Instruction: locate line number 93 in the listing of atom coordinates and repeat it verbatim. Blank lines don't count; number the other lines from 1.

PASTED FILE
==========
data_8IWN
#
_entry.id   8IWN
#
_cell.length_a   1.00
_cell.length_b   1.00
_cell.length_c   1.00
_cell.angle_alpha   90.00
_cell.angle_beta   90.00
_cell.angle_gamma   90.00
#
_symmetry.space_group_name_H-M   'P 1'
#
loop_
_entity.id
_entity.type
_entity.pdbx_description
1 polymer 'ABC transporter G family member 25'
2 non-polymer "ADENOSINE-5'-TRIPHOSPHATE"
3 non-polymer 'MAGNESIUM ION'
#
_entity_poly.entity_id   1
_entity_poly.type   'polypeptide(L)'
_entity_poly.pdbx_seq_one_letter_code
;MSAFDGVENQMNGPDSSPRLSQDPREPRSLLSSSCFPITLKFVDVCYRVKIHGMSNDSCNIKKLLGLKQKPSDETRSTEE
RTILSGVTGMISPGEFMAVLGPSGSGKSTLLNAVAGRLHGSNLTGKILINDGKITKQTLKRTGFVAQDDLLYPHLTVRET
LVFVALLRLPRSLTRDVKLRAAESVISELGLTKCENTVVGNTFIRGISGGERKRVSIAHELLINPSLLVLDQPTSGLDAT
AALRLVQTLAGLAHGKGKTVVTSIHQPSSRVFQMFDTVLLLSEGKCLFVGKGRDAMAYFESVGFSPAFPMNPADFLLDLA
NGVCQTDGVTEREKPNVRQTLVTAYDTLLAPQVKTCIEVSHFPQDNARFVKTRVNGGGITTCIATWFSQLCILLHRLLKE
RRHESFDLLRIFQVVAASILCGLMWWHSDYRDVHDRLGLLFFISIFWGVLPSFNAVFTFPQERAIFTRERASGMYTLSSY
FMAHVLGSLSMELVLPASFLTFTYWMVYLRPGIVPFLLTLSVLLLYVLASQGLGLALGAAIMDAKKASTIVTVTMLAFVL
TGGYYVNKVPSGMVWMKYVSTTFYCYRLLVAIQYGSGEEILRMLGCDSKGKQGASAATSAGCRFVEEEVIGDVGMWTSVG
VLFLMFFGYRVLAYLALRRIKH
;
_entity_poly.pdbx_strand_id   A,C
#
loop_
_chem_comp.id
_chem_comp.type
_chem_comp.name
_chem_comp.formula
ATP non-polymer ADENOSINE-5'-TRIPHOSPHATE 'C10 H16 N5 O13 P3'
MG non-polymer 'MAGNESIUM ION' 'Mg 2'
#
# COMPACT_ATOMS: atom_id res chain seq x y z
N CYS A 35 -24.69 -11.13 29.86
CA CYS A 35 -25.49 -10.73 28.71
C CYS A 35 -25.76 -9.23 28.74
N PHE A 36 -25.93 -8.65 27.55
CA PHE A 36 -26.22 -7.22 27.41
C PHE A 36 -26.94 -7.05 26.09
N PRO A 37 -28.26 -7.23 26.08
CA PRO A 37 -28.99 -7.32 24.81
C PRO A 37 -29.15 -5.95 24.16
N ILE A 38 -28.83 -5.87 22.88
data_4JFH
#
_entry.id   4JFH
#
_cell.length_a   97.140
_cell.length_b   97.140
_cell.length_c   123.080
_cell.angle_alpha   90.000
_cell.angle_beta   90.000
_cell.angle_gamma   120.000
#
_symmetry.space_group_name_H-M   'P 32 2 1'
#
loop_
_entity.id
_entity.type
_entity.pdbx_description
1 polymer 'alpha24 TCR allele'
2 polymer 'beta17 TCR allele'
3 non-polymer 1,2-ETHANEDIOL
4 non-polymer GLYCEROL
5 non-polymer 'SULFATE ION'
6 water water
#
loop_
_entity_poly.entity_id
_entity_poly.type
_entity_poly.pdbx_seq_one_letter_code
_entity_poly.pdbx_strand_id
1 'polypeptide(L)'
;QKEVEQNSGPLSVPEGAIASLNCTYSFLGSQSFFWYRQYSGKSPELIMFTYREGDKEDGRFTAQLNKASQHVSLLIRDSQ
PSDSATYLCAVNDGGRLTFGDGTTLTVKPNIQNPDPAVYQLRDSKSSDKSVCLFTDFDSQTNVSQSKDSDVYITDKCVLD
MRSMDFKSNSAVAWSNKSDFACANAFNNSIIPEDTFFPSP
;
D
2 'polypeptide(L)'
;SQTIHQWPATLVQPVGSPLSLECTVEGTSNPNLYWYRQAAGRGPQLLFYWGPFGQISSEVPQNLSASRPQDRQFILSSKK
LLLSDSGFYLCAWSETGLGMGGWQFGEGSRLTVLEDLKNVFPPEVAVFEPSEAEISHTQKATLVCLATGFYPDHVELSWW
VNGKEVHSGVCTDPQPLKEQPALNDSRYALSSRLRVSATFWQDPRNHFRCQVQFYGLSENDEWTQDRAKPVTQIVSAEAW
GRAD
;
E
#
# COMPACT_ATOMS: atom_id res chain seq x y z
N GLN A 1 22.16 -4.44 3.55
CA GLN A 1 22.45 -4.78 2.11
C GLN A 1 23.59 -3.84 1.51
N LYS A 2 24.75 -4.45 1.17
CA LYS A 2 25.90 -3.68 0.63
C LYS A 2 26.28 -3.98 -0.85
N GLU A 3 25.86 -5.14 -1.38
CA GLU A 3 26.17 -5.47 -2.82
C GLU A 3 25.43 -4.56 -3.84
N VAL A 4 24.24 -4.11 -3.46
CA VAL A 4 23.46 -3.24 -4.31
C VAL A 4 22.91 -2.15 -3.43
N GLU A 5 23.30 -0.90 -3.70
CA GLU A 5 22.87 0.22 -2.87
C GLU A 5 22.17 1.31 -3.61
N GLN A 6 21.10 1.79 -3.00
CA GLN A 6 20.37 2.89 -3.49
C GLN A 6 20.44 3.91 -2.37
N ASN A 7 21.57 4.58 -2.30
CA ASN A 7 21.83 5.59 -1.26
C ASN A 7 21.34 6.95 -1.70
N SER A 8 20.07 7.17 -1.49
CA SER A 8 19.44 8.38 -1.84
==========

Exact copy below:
LLLSDSGFYLCAWSETGLGMGGWQFGEGSRLTVLEDLKNVFPPEVAVFEPSEAEISHTQKATLVCLATGFYPDHVELSWW